Considered a lock as a No. 1 alongside the Gamecocks, the Hoosiers are hoping to build upon the program history they established the past two tournaments, advancing to the Elite Eight in 2021 for the first time, then making the Sweet 16 the year after.
Virginia Tech -- one of the hottest teams in the country entering the tournament -- has never advanced past the Sweet 16, which it last played in in 1999. The Cardinal, who have been to two consecutive Final Fours, are looking to win a fourth national title and second in three years after clinching the 2021 championship in the San Antonio "bubble."
The Hokies and the Hawkeyes both saw the rewards of their stellar recent play, each moving up a seed line since the NCAA women's basketball committee's last early reveal on Feb. 23.
The other teams that will host first- and second-round competition are the Notre Dame Fighting Irish, Duke Blue Devils, Ohio State Buckeyes and LSU Tigers (all 3-seeds), along with the UCLA Bruins, Villanova Wildcats, Texas Longhorns and Tennessee Lady Vols (all 4-seeds). The Buckeyes, Bruins, Wildcats, Longhorns and Lady Vols all fell in their conference tournament finals. Tennessee remains the only team that has appeared in every iteration of the NCAA tournament.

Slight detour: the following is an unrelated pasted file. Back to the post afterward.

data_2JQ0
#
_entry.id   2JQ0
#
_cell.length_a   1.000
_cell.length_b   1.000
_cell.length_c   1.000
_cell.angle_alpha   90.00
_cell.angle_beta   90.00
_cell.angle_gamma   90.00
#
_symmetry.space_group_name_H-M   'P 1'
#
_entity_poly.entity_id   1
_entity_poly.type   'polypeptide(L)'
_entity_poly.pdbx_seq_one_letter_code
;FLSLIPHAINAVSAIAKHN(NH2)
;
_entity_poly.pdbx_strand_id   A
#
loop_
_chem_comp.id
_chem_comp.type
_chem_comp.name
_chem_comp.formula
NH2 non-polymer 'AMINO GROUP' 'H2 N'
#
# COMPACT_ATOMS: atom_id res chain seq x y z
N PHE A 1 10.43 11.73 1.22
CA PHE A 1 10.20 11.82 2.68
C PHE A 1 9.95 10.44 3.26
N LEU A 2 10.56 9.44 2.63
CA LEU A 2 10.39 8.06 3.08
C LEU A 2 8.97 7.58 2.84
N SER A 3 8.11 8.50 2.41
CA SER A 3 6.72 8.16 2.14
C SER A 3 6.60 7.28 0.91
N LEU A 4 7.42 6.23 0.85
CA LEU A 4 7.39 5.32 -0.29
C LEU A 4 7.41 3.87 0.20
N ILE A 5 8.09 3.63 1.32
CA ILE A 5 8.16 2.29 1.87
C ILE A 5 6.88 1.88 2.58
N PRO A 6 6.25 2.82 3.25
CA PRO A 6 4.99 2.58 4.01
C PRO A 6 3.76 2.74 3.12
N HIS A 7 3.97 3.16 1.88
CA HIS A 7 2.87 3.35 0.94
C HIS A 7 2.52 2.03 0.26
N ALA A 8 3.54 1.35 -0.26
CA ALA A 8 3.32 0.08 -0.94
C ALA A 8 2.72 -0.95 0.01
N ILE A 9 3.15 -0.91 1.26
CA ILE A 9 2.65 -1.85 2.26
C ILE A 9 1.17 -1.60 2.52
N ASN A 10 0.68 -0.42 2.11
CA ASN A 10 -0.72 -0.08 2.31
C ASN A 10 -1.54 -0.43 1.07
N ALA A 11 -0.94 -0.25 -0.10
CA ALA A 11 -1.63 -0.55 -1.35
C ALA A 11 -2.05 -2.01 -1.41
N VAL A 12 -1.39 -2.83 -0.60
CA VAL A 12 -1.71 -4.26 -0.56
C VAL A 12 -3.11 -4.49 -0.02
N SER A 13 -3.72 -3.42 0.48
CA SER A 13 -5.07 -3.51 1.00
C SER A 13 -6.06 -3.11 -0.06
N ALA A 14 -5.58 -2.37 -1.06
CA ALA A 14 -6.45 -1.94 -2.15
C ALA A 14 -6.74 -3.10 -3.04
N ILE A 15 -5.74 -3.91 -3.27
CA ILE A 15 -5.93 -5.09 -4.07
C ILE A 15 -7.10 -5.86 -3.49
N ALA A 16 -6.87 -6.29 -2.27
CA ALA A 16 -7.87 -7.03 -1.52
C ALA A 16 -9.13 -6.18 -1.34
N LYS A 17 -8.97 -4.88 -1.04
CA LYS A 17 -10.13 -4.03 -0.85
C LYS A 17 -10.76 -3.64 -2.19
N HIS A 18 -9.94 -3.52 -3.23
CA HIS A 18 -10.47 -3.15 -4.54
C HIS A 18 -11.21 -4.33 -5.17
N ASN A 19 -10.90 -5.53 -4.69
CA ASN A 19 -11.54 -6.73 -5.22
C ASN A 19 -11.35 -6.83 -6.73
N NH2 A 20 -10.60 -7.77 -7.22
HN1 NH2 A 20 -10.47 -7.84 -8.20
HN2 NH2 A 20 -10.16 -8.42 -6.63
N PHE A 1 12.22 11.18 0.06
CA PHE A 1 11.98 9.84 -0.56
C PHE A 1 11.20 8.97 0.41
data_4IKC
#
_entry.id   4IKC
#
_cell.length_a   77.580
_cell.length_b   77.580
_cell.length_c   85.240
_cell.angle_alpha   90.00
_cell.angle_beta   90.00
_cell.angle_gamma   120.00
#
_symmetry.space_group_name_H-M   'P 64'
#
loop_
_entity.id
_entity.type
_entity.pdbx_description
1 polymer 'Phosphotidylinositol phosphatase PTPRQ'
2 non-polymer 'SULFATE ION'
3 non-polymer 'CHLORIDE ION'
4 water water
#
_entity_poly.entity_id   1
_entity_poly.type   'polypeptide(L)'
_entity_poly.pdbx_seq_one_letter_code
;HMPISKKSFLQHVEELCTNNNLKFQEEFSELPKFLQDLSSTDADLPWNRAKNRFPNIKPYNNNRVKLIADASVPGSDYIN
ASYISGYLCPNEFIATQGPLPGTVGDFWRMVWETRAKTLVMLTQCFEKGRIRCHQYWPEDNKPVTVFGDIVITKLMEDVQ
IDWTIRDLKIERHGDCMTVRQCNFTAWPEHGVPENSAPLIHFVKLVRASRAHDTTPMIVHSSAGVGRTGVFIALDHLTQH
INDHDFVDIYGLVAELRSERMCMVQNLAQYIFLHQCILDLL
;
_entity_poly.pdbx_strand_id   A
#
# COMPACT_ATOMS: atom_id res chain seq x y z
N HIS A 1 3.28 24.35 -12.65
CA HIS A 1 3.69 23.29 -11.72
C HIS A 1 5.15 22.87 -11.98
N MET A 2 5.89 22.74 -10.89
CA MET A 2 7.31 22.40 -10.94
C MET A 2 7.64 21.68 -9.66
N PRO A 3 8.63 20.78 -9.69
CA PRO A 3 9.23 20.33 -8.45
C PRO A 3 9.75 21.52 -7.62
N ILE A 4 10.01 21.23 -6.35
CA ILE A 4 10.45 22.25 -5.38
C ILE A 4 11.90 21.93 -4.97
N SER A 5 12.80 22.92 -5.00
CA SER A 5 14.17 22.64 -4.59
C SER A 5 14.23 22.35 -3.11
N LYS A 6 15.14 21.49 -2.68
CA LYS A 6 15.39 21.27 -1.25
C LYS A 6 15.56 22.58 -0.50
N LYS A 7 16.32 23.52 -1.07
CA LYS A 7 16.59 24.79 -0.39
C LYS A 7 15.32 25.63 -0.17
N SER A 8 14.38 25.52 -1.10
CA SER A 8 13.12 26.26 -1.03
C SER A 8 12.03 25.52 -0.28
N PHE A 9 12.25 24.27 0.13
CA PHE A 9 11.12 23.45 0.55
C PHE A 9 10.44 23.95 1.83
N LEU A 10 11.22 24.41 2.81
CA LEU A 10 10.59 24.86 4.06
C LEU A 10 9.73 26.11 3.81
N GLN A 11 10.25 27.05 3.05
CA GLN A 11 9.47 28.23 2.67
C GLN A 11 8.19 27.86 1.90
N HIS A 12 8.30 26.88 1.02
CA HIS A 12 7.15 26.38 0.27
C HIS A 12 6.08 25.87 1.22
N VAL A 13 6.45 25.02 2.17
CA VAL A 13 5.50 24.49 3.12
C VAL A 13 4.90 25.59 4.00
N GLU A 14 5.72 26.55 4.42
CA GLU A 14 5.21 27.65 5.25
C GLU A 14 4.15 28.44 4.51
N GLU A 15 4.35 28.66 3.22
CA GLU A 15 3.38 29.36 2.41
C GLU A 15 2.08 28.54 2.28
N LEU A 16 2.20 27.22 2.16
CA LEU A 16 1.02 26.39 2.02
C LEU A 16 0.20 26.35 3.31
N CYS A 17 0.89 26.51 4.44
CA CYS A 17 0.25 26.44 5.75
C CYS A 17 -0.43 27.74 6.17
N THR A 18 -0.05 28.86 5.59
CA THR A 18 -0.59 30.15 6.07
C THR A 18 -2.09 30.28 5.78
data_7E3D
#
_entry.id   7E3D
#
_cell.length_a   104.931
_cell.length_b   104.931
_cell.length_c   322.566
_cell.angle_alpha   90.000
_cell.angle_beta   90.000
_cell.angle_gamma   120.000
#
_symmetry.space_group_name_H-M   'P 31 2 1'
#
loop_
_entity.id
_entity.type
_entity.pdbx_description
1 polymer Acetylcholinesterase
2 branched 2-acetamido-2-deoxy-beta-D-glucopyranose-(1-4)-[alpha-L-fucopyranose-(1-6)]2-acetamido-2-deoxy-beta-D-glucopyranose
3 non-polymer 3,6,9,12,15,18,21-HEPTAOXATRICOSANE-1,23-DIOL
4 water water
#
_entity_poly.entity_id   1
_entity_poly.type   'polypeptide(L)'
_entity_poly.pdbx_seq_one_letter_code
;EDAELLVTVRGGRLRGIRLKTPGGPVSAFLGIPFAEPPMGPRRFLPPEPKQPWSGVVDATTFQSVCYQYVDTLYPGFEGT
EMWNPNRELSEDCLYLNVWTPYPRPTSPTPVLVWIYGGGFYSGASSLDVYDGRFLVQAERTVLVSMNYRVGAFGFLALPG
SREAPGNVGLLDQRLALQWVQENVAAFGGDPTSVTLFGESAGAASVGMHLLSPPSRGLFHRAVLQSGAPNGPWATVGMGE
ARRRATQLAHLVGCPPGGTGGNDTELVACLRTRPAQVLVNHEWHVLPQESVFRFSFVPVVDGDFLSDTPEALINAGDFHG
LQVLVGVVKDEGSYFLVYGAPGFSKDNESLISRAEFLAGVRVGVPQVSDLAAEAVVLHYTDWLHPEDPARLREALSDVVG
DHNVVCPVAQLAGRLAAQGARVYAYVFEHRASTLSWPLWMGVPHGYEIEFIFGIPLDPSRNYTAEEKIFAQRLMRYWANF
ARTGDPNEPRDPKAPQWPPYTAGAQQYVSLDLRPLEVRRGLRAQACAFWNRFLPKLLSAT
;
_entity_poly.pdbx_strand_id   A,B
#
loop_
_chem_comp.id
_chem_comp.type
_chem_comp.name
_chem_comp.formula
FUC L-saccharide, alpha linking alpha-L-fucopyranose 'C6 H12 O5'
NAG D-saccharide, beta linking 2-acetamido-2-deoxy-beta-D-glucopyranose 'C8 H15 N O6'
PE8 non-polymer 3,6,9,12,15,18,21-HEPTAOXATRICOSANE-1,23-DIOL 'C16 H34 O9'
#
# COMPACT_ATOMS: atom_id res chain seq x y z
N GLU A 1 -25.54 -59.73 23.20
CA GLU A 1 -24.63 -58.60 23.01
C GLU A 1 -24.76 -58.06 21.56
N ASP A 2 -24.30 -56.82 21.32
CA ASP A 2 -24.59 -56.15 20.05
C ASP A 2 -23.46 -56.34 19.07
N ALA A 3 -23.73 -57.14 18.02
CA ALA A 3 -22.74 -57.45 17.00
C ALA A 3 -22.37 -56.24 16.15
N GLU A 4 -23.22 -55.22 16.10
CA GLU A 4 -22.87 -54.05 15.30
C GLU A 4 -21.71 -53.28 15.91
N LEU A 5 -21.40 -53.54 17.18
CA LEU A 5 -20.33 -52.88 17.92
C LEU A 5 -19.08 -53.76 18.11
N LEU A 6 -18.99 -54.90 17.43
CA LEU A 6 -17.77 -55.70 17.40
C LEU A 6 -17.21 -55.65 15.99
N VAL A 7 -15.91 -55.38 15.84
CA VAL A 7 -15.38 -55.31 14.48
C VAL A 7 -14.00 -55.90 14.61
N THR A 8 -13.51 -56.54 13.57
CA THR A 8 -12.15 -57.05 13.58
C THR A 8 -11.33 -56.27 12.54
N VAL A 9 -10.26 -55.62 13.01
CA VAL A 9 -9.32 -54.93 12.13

"I would say the whole five line, and then Iowa State [which won the Big 12 tournament championship Sunday] basically played their way into that this past week ... there's probably five teams that we were considering on that  line [to host]," Peterson said on the teams in the mix of hosting.
The last four teams out were Columbia, Kansas, UMass and Oregon, according to the NCAA.
UCLA and Tennessee -- which upset Stanford and LSU, respectively, in their league tournaments -- were among the biggest risers since the last early reveal, replacing the Michigan Wolverines and Arizona Wildcats in the top 16. Meanwhile LSU fell from the No. 2 line to the 3-seed line, and Utah from a 1-seed to a 2-seed after bowing out early in conference tournament play.
Four programs will make their NCAA tournament debuts: Saint Louis, Sacramento State, Southeastern Louisiana and Southern Utah. The ACC led the way eight teams earning berths, followed by seven for the SEC, Pac-12 and Big Ten, plus six for the Big 12 and five for the Big East.
The 2023 tournament will feature two regionals, replacing the previous four-site format, with Sweet 16 and Elite Eight games occurring March 24-27 in Greenville, South Carolina, and Seattle. The regionals will be called Greenville 1, Greenville 2, Seattle 3 and Seattle 4.
For the second year, the women's tournament will include 68 teams, with First Four games to be held Wednesday and Thursday at campus host sites. Those matchups are: Sacred Heart vs. Southern (both 16-seeds), Tennessee Tech vs. Monmouth (both 16-seeds), Illinois vs. Mississippi State (both 11-seeds) and Purdue vs. St. John's (both 11-seeds).
First-round competition will take place Friday and Saturday, with second-round games proceeding Sunday and Monday. The Final Four will be held at the American Airlines Center in Dallas on March 31 (national semifinals) and April 2 (national championship game).